Lakeside Announces GSL Antarctica


What do Costa Rica, Morocco, Thailand, Fiji, French Polynesia, and Ecuador all have in common? They are all places where students can spend a month of their summer through a GSL trip; however, these countries only represent five out of seven continents. In an effort to fix this issue, Lakeside’s Global Programs department recently announced the addition of a new GSL trip this summer: Antarctica. 

In an interview with Associate Director of Global Programs Lisa Devine, she stated that “GSL is constantly striving to give Lakesiders an opportunity to experience a variety of new things and learn more about themselves and the world around them; we truly believe that the addition of GSL Antarctica will deeply enrich the education of our students.” In addition to enriching the education of Lakesiders who go on the trip, Ms. Devine also expressed optimism that those students could use their newly acquired knowledge to coordinate Antarctica-themed activities for the whole school. 

For the 10 brave students who decide to go on this new trip, there will be numerous preparations needed in Seattle long before it begins. First, penguin-language immersion classes are required for all students to become, at a minimum, conversational in penguin. Immersion classes are set to take place at the penguin exhibit at the Woodland Park Zoo, and, of course, will be in a flipped-classroom format. Additionally, in an effort to adequately prepare students for the extreme low temperatures in Antarctica, Lakeside is providing each student on the trip with a Canada Goose coat.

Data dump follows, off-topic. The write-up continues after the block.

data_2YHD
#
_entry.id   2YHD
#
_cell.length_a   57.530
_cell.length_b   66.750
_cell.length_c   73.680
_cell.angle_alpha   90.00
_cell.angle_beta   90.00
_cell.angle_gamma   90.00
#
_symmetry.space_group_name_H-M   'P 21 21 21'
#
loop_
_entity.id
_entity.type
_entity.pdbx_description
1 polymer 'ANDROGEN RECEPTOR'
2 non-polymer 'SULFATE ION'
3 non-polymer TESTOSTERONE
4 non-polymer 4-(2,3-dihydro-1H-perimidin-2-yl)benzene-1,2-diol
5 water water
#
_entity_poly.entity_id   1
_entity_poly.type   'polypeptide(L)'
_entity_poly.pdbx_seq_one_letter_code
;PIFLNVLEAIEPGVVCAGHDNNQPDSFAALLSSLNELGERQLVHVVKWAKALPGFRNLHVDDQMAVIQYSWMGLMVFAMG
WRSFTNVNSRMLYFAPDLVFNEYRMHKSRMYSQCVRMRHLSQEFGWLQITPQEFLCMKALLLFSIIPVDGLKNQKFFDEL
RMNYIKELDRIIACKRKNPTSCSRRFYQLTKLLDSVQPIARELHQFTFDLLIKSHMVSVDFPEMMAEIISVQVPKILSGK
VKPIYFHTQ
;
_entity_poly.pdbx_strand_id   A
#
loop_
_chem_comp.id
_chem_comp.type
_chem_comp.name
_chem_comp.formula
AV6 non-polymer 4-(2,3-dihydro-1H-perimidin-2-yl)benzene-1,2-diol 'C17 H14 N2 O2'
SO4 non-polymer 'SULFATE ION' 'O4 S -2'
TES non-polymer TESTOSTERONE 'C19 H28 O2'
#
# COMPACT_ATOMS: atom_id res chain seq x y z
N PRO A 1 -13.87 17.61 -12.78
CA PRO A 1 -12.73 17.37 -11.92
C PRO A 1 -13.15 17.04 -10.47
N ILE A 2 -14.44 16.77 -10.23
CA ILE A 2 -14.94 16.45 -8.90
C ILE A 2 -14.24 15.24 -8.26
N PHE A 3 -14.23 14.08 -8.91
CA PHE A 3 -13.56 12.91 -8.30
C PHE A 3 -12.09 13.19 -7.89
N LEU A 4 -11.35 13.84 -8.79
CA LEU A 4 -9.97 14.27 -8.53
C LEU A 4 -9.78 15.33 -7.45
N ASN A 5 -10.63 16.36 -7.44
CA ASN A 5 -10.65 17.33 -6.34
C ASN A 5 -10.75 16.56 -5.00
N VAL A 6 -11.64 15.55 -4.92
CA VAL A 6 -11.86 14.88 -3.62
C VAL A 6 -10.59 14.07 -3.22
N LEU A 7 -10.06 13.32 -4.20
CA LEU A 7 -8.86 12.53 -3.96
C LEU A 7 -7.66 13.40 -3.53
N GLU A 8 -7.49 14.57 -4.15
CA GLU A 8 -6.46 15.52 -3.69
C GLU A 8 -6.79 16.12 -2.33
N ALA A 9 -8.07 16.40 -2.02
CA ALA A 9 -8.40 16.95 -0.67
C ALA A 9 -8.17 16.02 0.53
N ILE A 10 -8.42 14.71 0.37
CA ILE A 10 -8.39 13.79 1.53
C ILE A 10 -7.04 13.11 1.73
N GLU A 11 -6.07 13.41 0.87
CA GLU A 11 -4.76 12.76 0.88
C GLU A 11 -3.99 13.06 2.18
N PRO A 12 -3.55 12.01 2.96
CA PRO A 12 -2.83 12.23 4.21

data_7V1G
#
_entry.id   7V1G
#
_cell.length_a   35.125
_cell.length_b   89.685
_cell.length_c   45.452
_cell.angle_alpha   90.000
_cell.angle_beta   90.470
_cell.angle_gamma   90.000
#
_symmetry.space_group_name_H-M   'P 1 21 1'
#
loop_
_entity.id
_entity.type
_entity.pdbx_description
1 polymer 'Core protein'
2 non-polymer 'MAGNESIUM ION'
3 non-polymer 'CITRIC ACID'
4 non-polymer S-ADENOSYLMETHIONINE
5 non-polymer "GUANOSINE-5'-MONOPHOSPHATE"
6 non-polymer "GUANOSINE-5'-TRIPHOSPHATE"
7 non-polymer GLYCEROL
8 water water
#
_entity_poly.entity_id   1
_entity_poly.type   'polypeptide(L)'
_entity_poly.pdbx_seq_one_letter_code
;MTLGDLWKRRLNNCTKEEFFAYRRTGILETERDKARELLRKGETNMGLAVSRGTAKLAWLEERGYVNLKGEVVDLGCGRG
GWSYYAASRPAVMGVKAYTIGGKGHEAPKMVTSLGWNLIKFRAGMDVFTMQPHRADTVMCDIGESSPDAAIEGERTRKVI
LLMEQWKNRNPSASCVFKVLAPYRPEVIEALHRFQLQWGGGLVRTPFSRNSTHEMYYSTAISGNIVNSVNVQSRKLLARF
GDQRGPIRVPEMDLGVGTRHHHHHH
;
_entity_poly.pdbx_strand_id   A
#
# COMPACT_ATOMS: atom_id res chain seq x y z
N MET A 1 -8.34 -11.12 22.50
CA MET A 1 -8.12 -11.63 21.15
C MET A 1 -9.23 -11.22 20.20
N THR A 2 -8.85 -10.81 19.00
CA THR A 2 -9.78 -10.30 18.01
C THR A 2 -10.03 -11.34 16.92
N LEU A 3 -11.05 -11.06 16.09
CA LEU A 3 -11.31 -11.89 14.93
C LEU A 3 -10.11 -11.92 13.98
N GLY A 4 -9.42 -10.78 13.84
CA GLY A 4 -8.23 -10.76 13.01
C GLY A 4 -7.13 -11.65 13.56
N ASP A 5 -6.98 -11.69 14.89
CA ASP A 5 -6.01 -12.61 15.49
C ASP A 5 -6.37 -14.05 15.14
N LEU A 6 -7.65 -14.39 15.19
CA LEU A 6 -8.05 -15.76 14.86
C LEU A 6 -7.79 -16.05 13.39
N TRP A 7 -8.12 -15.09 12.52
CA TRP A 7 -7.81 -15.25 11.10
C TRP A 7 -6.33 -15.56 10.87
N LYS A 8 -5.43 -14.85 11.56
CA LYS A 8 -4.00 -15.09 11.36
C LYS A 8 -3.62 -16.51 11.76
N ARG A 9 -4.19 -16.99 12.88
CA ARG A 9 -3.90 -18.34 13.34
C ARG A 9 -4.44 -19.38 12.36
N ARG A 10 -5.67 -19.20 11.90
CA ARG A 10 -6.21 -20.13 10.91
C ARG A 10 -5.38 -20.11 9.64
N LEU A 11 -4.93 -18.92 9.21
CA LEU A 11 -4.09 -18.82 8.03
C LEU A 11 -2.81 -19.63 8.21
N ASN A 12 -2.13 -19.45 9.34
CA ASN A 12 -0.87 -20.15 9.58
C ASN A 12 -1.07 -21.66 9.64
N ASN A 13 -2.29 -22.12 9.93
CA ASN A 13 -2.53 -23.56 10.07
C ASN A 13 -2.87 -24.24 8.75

First, penguin-language immersion classes are required for all students to become, at a minimum, conversational in penguin.

When it’s finally time for the trip, students will begin the arduous journey to Antarctica by taking multiple flights to get to Ushuaia, Argentina, the southernmost city in the world. From there, the trip will embark on a two day journey via boat to Antarctica, crossing the Drake Passage, infamous for its rough conditions and 40-foot waves, along the way.

In line with other summer GSL trips, students will be living in home-stays, but due to the lack of people in Antarctica, students will instead live in igloos with families of penguins. There will be a plethora of experiences for students to participate in such as a polar plunge, sea kayaking, conducting scientific research, penguin immersion activities, and igloo building, to name just a few. All of these activities will allow students to learn in unique ways and will, of course, provide them with ample opportunities to utilize unstructured problem solving.

The announcement of GSL Antarctica is certainly exciting, not only to students who will be going on the trip, but for what it means for the future of the Global Programs department. Presuming this trip is a success, they aim to become even more ambitious and expand their repertoire of trips to include GSL Mars by 2030.